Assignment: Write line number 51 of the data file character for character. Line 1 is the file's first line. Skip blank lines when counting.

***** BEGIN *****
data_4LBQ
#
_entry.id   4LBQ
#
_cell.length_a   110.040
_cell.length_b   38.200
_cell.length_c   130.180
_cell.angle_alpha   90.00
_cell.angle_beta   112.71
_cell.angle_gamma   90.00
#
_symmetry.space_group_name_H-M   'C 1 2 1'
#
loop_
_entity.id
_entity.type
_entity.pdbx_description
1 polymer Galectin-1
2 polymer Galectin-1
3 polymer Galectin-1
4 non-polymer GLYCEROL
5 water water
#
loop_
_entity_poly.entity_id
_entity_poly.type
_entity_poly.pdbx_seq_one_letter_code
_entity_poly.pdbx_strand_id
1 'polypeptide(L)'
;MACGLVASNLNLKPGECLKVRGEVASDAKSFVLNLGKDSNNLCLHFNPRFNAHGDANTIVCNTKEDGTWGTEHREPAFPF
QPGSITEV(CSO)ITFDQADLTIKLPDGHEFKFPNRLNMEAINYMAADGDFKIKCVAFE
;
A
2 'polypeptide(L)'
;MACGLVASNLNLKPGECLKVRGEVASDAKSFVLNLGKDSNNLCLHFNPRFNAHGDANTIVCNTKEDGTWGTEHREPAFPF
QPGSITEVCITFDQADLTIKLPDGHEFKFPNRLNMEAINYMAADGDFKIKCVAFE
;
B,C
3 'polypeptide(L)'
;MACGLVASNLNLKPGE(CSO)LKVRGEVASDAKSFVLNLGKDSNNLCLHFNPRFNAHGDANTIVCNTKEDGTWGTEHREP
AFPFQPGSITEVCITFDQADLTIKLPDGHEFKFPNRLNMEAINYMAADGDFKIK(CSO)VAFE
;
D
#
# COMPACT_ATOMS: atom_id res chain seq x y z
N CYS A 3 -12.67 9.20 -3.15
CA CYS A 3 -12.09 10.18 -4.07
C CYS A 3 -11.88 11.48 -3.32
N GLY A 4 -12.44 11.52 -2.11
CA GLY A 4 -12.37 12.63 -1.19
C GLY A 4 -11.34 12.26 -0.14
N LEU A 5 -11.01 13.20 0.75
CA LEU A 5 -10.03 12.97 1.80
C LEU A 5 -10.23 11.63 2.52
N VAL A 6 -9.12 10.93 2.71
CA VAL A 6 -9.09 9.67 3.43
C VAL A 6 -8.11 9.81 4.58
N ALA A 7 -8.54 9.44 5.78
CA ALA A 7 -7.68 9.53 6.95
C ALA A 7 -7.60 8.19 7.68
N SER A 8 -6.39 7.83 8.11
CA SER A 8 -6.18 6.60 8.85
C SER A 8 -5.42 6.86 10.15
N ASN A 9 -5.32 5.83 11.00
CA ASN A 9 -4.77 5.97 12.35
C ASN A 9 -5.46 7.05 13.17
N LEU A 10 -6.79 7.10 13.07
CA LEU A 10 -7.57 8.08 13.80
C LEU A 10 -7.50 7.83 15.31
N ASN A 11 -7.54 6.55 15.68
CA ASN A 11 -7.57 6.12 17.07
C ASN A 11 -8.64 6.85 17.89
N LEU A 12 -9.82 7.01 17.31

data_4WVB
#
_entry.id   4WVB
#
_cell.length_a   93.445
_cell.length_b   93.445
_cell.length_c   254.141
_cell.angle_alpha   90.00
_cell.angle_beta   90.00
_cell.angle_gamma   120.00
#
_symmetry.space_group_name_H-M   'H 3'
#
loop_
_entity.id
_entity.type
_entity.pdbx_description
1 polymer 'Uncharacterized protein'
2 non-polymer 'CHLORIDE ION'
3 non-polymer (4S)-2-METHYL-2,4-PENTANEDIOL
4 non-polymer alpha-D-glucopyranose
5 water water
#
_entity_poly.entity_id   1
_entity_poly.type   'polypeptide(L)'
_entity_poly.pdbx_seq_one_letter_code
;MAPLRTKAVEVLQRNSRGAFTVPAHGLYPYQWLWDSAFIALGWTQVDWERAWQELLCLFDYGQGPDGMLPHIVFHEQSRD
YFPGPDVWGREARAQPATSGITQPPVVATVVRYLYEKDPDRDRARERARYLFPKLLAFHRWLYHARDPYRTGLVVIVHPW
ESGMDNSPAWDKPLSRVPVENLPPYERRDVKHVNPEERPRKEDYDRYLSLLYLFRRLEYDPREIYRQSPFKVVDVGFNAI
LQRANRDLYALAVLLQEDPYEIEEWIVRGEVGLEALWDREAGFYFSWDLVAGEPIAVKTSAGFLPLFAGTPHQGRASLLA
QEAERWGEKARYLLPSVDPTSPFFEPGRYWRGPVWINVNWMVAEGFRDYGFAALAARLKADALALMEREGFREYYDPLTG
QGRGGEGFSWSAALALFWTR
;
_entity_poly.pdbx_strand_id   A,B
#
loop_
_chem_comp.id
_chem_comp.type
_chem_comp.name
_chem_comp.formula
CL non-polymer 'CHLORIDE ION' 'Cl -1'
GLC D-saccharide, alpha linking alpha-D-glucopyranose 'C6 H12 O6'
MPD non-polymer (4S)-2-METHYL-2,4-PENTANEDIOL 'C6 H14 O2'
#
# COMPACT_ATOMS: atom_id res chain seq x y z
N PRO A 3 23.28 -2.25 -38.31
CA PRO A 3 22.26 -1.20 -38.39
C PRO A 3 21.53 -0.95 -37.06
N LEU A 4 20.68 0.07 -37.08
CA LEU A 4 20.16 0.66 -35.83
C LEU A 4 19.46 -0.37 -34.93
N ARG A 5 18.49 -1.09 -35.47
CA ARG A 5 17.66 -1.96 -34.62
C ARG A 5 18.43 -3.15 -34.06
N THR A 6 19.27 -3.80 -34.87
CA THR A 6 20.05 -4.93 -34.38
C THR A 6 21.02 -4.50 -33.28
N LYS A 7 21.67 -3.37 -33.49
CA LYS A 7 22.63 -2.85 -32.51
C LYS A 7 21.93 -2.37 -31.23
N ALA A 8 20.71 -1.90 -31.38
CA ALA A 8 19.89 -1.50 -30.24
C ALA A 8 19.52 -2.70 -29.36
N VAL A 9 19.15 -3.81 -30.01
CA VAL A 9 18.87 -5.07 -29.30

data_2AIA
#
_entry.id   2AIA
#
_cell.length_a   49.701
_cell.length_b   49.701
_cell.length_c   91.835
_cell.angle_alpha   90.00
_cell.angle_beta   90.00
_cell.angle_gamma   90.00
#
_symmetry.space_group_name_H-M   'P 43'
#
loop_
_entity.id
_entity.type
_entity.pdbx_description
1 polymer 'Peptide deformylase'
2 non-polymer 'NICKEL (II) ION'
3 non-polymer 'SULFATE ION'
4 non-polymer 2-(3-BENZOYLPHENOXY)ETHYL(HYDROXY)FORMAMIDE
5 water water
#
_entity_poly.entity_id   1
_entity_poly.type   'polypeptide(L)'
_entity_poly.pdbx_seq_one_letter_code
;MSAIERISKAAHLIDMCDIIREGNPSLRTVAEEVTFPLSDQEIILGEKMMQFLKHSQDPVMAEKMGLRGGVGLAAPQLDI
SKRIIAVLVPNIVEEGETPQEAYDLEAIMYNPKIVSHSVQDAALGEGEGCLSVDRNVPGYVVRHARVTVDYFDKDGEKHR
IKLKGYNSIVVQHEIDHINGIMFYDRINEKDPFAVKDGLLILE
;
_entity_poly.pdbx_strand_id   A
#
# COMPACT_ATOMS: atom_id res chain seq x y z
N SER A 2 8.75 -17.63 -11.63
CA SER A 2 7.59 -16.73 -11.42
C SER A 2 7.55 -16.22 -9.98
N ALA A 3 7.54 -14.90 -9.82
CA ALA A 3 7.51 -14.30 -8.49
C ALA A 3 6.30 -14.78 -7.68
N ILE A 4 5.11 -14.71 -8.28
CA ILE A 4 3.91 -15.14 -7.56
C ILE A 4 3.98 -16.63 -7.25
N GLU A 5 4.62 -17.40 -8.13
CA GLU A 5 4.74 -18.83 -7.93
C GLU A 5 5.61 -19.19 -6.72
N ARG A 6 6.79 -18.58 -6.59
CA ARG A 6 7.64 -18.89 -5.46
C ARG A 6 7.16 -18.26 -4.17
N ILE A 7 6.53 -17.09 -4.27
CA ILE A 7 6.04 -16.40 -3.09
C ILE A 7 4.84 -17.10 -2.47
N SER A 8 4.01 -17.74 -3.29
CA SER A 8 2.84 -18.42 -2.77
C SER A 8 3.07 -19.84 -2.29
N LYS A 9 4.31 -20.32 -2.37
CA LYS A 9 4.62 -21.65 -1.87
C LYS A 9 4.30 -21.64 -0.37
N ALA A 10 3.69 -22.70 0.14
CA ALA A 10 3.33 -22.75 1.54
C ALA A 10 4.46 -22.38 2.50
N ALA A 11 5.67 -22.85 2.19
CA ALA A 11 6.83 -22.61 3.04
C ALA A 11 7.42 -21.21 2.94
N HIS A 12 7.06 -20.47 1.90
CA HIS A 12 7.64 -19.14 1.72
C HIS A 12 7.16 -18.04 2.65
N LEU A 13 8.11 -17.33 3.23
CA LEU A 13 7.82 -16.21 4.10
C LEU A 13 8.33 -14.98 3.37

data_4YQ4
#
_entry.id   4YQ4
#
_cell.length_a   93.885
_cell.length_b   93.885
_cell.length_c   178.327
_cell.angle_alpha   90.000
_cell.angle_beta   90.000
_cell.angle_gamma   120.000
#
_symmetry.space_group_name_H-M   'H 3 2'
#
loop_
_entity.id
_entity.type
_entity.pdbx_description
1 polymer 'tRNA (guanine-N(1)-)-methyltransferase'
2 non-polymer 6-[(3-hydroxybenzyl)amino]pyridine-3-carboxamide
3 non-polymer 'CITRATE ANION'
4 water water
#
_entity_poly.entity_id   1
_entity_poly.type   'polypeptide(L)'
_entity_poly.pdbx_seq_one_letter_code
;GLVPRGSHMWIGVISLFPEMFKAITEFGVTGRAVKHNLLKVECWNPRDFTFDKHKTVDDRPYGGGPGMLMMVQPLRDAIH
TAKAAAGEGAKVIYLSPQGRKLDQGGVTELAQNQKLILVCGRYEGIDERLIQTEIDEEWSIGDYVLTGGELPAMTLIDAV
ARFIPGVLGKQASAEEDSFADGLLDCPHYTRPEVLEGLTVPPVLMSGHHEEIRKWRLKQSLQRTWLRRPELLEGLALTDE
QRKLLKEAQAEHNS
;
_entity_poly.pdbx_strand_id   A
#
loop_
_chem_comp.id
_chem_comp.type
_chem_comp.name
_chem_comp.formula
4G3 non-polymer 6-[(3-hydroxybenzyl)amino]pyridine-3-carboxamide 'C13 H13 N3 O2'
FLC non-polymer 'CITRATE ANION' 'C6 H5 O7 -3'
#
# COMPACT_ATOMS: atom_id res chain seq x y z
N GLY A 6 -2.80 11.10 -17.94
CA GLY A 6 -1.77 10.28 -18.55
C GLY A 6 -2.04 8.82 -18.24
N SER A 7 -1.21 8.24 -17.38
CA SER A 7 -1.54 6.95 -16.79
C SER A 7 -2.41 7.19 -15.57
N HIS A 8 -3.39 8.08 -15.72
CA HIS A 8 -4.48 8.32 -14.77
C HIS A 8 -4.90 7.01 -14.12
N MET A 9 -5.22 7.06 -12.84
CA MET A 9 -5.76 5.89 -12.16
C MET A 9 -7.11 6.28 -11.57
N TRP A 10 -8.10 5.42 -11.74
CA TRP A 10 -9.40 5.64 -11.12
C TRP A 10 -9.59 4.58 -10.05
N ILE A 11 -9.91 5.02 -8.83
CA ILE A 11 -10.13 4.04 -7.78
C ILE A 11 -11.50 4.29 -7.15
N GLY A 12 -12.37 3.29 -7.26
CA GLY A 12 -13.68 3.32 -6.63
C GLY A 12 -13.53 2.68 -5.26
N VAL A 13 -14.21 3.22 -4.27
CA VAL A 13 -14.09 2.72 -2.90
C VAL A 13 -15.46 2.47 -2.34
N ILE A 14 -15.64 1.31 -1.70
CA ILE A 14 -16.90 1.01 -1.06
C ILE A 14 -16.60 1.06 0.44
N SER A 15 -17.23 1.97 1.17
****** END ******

C GLY A 4 -11.34 12.26 -0.14